Regrettably, Mr. Gaffney's piece does a disservice not just to the investigation but to an individual who has gained deep bipartisan respect in more than three decades of service to his nation. Sadly, the only thing outrageous, to use Mr. Gaffney's own word, is the distorted slant of his article. He owes Mr. Snider, the congressional leadership and the nation an apology.

JAMES H. DYKSTRA
Washington

James H. Dykstra was Republican staff director for the Senate Select Commitee on Intelligence from 1987 to 1991.

Taiwan Relations Act should be central to Bush's China policy

Don Feder's Feb. 20 Commentary piece, "China would choke on Taiwan," does an excellent job of characterizing Taiwan's situation vis-a-vis China and the rest of the world. I would like to make two points about this analysis, with which I agree, as far as it goes.
First, Taiwan is the only living Chinese democracy. As such, it ought to be regarded as part of the free world, to use an expression not heard much since the fall of the Soviet Union.
No government or country in the world that considers itself democratic ought to be comfortable with the possibility of the extinction of constitutional government on Taiwan. Democracy is not divisible, in that no democracy can, in my opinion, disappear without damaging democracies everywhere.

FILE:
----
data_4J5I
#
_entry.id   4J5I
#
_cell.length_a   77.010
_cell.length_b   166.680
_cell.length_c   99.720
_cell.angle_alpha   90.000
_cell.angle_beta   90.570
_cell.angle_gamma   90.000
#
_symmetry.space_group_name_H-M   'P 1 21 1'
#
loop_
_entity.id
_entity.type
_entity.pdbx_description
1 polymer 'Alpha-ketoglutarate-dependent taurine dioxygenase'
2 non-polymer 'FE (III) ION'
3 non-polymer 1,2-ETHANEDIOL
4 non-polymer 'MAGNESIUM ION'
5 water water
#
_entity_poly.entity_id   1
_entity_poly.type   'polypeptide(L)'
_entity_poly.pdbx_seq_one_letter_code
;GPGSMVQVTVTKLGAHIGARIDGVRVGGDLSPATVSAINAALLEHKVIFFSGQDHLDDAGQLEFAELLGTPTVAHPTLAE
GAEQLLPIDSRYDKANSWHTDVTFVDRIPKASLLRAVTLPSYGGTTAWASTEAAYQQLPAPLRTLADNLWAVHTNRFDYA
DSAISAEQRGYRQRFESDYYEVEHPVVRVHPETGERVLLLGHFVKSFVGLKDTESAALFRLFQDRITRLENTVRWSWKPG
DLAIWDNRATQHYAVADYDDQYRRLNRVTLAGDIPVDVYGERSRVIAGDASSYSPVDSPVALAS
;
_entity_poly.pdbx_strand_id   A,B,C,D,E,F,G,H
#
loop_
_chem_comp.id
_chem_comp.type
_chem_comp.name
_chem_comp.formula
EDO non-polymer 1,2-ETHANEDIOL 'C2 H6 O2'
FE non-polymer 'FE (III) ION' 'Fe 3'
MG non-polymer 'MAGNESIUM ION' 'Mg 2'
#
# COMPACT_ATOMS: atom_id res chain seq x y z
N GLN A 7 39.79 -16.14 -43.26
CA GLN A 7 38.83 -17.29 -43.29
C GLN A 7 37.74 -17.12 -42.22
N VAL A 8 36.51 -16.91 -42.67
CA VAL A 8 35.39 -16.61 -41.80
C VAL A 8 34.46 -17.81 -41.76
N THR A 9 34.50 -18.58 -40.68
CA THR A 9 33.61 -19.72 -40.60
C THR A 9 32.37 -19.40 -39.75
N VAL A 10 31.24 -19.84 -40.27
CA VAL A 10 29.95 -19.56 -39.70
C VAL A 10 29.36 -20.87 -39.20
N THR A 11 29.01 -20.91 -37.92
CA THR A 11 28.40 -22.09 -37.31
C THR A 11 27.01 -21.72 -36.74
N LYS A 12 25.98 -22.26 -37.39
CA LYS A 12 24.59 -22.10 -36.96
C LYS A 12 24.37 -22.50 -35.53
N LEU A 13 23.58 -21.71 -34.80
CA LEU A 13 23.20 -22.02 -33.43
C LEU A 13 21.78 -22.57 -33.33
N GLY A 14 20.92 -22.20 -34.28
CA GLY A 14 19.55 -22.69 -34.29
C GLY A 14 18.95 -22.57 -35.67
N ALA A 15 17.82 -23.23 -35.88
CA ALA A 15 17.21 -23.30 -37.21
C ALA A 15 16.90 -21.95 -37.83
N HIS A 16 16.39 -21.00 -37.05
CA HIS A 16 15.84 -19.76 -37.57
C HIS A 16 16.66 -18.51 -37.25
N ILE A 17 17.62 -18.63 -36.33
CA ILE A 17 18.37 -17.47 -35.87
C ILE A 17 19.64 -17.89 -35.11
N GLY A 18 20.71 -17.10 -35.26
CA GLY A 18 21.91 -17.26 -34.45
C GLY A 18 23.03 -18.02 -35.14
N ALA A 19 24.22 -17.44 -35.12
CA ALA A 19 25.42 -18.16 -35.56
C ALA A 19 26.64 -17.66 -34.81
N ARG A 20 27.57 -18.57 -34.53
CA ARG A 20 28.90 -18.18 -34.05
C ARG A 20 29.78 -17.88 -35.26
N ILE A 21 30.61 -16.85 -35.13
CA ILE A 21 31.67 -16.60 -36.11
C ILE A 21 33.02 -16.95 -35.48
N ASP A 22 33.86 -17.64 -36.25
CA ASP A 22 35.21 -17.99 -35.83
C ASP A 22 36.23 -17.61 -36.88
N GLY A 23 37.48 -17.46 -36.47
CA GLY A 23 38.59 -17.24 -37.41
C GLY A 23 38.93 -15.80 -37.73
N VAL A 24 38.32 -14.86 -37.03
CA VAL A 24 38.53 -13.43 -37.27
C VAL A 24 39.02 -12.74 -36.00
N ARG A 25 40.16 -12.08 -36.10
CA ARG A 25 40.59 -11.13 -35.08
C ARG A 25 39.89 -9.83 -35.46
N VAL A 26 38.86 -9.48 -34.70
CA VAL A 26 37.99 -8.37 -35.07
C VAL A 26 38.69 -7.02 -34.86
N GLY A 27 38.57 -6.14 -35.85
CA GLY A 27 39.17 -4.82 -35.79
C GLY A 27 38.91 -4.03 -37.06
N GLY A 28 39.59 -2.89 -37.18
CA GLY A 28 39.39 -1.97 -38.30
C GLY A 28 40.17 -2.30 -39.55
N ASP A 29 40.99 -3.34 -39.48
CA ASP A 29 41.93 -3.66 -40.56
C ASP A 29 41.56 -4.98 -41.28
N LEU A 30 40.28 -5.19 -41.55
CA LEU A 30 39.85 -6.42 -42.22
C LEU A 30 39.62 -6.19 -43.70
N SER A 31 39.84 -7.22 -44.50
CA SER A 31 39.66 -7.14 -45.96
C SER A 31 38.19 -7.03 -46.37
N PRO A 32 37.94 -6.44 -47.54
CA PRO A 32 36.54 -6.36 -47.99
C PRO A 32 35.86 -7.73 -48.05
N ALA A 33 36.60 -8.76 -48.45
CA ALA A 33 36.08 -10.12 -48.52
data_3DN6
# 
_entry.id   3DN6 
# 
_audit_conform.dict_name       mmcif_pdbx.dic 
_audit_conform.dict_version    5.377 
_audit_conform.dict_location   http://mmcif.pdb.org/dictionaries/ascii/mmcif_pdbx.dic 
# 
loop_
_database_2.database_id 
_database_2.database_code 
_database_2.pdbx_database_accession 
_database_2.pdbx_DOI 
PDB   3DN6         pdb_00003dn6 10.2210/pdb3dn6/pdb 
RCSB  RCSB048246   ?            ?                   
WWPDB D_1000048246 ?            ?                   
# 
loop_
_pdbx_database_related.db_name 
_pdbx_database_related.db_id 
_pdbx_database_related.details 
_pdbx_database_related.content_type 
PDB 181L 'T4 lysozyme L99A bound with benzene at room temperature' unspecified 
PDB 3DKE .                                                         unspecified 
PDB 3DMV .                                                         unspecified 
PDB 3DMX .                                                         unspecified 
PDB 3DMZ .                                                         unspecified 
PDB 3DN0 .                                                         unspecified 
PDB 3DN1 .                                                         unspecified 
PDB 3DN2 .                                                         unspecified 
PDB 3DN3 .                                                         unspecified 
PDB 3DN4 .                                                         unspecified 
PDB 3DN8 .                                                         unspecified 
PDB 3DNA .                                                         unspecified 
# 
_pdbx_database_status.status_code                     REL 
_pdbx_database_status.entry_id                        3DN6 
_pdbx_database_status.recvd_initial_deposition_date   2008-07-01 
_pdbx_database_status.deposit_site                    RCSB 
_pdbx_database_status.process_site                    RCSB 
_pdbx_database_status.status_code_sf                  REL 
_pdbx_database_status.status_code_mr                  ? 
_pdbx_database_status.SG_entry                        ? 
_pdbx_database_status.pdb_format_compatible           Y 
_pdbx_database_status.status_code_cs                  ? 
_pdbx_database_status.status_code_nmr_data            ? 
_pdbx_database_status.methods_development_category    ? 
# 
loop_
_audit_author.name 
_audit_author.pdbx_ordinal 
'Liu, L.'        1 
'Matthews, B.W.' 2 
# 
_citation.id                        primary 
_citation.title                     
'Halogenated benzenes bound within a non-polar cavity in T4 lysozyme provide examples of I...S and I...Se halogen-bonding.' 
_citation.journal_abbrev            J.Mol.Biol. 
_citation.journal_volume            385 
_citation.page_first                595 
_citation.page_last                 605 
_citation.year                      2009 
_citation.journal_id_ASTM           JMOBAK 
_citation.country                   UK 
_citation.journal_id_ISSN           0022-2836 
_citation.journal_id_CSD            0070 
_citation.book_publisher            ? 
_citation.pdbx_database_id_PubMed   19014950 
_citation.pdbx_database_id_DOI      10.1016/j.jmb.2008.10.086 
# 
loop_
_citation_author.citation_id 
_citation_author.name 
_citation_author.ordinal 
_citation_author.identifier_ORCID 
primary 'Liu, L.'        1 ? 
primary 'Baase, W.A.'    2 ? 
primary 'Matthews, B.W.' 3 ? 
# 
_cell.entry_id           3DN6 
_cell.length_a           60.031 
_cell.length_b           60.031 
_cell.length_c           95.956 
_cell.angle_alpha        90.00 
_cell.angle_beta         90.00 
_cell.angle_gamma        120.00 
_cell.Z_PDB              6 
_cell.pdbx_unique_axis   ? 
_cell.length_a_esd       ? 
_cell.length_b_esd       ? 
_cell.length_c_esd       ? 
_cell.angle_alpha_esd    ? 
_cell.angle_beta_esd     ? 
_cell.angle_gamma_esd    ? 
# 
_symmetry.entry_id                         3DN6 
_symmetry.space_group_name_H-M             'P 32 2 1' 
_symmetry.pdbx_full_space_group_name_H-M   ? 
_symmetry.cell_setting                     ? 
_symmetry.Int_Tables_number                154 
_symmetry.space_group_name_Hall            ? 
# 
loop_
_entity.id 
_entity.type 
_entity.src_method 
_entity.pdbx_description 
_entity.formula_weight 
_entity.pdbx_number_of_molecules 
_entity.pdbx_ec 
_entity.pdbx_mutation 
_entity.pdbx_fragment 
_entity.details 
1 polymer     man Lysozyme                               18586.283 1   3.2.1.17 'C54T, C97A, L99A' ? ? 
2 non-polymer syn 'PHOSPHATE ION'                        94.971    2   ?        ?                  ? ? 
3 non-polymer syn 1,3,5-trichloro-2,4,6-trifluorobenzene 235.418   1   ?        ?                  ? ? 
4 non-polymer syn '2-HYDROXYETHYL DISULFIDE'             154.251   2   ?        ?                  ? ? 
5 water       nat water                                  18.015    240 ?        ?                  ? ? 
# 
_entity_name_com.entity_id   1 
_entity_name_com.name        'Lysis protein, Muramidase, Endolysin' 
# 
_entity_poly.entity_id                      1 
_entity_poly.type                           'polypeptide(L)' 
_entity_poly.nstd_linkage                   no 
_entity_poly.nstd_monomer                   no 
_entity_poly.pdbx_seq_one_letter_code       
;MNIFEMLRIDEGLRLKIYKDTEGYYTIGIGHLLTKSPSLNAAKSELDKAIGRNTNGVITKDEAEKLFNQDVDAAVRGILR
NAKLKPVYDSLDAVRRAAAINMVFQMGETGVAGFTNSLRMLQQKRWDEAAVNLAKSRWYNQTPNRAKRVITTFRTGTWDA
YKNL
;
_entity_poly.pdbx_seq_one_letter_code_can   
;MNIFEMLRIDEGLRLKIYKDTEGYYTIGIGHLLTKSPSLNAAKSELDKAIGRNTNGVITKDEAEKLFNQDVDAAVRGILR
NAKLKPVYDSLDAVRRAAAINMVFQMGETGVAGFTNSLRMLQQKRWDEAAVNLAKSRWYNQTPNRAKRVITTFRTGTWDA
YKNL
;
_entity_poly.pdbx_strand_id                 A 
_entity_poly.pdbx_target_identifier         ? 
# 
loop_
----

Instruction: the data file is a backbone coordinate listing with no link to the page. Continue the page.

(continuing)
Taiwan has earned its democratic status by gradually and without violence transferring control of the government from its original leaders to a new set. In a sense, the Kuomintang, China's original revolutionary party, validated the movement to democracy when it lost first the presidency, then control of the parliament, at the ballot box.
Second, and critical to understanding the first point, is the part the Taiwan Relations Act has played in Taiwan's economic growth and political evolution. The three communiques are merely executive communications and are superseded by, and are without the power of, an act of Congress duly signed into law by the president. However, that is precisely what the Taiwan Relations Act is: the law of the land.
As chairman of the House subcommittee on Asian and Pacific affairs during the Carter administration, I had a part in the administration's successful move toward full diplomatic relations between the People's Republic of China and the United States. When I and my congressional colleagues discovered how that move was occurring, we undertook to protect Taiwan from a precipitate abandonment by this country. Accordingly, I was principal author, along with Sens. Edward M. Kennedy, Massachusetts Democrat, and Alan Cranston, California Democrat, of the act 23 years ago.